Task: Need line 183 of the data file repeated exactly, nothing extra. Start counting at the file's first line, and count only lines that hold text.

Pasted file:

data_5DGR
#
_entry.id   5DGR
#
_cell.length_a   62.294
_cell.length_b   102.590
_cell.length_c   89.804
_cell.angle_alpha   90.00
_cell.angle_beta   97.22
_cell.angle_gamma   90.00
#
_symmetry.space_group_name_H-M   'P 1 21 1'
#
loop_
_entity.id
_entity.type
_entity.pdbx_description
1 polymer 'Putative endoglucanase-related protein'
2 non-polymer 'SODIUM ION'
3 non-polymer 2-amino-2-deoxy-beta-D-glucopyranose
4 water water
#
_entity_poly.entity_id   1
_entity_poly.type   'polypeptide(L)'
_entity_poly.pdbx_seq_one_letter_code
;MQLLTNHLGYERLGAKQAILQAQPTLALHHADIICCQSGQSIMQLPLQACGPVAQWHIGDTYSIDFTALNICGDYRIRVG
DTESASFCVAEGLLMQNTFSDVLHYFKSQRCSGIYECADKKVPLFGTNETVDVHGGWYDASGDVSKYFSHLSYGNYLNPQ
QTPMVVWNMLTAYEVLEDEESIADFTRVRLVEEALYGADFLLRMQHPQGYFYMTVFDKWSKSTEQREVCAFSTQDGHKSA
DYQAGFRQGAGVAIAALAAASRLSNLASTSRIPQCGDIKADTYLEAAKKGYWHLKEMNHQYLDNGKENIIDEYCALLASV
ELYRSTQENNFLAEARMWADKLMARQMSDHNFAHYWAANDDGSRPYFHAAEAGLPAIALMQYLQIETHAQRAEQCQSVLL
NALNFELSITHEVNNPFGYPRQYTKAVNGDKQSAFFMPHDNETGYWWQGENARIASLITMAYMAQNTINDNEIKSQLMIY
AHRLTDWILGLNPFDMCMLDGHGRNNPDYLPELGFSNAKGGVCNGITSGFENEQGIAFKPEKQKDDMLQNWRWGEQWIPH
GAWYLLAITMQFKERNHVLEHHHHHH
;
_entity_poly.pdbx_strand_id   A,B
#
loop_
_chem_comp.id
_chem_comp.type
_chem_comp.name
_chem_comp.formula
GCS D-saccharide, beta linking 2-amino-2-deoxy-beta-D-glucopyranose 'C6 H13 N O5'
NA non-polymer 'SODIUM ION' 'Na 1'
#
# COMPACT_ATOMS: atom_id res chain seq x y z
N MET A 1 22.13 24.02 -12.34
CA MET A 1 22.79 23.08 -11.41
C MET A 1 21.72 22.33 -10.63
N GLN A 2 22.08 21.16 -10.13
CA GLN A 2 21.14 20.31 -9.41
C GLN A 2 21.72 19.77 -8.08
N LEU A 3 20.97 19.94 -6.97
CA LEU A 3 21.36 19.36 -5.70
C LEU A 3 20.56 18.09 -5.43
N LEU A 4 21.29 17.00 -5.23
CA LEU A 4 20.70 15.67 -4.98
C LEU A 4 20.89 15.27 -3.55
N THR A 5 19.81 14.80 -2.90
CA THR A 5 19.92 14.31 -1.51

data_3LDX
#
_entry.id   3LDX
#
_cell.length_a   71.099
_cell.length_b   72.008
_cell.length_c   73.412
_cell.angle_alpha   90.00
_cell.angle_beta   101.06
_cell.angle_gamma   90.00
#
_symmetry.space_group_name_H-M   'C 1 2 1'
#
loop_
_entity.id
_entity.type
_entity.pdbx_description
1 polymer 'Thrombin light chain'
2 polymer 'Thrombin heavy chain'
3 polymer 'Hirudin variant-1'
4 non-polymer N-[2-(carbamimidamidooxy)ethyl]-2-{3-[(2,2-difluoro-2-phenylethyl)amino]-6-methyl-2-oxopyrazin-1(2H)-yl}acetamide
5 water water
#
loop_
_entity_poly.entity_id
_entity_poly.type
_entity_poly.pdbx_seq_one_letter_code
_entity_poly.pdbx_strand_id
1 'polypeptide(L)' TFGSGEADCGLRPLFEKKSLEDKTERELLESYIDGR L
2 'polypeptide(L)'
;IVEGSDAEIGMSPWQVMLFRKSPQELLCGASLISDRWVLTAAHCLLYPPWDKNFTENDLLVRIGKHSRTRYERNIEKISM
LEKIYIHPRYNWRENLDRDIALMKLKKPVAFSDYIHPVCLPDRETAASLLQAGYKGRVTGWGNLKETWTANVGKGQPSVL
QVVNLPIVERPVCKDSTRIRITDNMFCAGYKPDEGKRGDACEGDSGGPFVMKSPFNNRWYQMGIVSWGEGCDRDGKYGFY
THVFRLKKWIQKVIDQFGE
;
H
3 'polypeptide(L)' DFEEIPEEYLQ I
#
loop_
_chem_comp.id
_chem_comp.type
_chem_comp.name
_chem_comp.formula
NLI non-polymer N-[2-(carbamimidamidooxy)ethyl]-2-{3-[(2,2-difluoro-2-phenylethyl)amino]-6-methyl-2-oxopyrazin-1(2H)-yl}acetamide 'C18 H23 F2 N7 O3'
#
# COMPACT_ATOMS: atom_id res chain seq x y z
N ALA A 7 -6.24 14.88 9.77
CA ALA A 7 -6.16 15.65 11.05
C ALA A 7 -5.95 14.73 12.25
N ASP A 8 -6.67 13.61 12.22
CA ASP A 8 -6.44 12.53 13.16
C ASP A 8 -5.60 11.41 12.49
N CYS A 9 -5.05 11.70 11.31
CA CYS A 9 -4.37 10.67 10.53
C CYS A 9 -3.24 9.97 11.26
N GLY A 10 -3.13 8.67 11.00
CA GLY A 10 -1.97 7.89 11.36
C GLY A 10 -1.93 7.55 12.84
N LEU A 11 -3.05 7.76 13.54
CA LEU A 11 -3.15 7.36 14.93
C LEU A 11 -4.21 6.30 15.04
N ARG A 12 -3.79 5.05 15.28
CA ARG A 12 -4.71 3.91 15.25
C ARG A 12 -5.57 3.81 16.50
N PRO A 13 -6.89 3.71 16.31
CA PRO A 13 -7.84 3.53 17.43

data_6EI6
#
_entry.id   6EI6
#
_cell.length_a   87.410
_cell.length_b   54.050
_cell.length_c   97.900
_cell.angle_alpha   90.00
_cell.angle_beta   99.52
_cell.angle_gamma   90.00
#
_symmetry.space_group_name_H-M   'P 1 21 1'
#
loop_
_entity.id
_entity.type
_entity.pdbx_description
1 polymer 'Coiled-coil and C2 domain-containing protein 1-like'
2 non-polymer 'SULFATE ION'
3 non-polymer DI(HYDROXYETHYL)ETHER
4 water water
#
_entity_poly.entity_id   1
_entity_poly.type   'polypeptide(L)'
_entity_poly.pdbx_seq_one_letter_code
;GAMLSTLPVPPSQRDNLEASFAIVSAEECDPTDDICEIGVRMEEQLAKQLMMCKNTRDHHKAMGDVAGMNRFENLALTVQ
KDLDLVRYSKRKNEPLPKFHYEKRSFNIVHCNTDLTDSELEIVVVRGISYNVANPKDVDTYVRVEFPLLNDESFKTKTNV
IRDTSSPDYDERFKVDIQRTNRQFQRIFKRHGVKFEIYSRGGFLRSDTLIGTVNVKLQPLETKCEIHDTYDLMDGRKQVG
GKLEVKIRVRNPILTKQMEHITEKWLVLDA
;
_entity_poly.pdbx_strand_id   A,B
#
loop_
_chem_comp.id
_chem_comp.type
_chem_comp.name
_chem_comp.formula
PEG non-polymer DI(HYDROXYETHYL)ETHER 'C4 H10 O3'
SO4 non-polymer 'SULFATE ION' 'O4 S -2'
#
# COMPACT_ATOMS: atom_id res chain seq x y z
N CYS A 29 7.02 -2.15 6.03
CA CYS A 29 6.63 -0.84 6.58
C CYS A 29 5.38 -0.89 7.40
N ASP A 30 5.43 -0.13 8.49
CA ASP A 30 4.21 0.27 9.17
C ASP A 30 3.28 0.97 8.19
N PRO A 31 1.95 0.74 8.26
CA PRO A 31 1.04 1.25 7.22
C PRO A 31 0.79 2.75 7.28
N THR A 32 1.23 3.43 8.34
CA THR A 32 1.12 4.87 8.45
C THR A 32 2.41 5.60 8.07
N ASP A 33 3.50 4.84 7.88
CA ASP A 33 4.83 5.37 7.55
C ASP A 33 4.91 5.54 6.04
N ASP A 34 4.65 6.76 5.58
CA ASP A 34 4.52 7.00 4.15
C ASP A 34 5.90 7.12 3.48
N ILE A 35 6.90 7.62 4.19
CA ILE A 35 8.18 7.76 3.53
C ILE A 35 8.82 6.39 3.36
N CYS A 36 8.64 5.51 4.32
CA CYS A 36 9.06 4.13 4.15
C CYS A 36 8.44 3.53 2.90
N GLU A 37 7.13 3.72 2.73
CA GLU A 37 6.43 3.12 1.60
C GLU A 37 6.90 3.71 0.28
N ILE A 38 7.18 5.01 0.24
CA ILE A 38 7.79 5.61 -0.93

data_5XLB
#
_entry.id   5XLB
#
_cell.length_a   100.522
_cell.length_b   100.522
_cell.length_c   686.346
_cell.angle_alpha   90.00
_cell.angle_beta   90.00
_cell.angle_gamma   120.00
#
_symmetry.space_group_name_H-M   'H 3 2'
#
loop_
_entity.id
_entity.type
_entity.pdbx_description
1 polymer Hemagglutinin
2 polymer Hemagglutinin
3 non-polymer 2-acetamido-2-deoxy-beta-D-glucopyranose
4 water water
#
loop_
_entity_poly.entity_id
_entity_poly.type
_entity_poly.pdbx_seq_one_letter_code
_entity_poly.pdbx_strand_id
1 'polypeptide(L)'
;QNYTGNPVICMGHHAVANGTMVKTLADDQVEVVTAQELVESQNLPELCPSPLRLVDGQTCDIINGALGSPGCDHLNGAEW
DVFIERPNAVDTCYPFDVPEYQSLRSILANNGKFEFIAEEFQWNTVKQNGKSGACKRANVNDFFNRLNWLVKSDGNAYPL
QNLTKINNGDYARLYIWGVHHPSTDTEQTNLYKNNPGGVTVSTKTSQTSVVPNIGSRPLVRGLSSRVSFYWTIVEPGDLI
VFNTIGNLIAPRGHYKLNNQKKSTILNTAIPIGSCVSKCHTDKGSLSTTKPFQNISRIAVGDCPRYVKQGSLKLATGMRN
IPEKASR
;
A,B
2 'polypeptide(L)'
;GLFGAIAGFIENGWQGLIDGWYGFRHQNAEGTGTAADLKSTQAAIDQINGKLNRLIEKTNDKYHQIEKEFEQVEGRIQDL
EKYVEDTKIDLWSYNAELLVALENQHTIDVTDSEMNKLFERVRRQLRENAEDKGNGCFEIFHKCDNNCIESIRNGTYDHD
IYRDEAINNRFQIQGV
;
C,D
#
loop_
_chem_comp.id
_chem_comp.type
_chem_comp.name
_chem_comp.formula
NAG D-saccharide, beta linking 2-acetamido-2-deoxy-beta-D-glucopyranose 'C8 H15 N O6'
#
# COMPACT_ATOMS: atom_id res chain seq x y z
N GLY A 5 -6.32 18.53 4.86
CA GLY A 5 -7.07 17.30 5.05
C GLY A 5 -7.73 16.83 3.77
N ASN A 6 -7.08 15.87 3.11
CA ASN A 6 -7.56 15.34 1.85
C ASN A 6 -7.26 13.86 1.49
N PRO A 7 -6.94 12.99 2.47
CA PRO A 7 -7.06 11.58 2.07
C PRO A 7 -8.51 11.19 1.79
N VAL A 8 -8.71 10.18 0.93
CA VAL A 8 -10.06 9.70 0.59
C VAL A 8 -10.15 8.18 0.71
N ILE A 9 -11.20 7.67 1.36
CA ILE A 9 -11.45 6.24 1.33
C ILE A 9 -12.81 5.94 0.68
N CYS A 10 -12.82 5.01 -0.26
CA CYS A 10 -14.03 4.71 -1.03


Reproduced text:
CA ASP A 34 4.52 7.00 4.15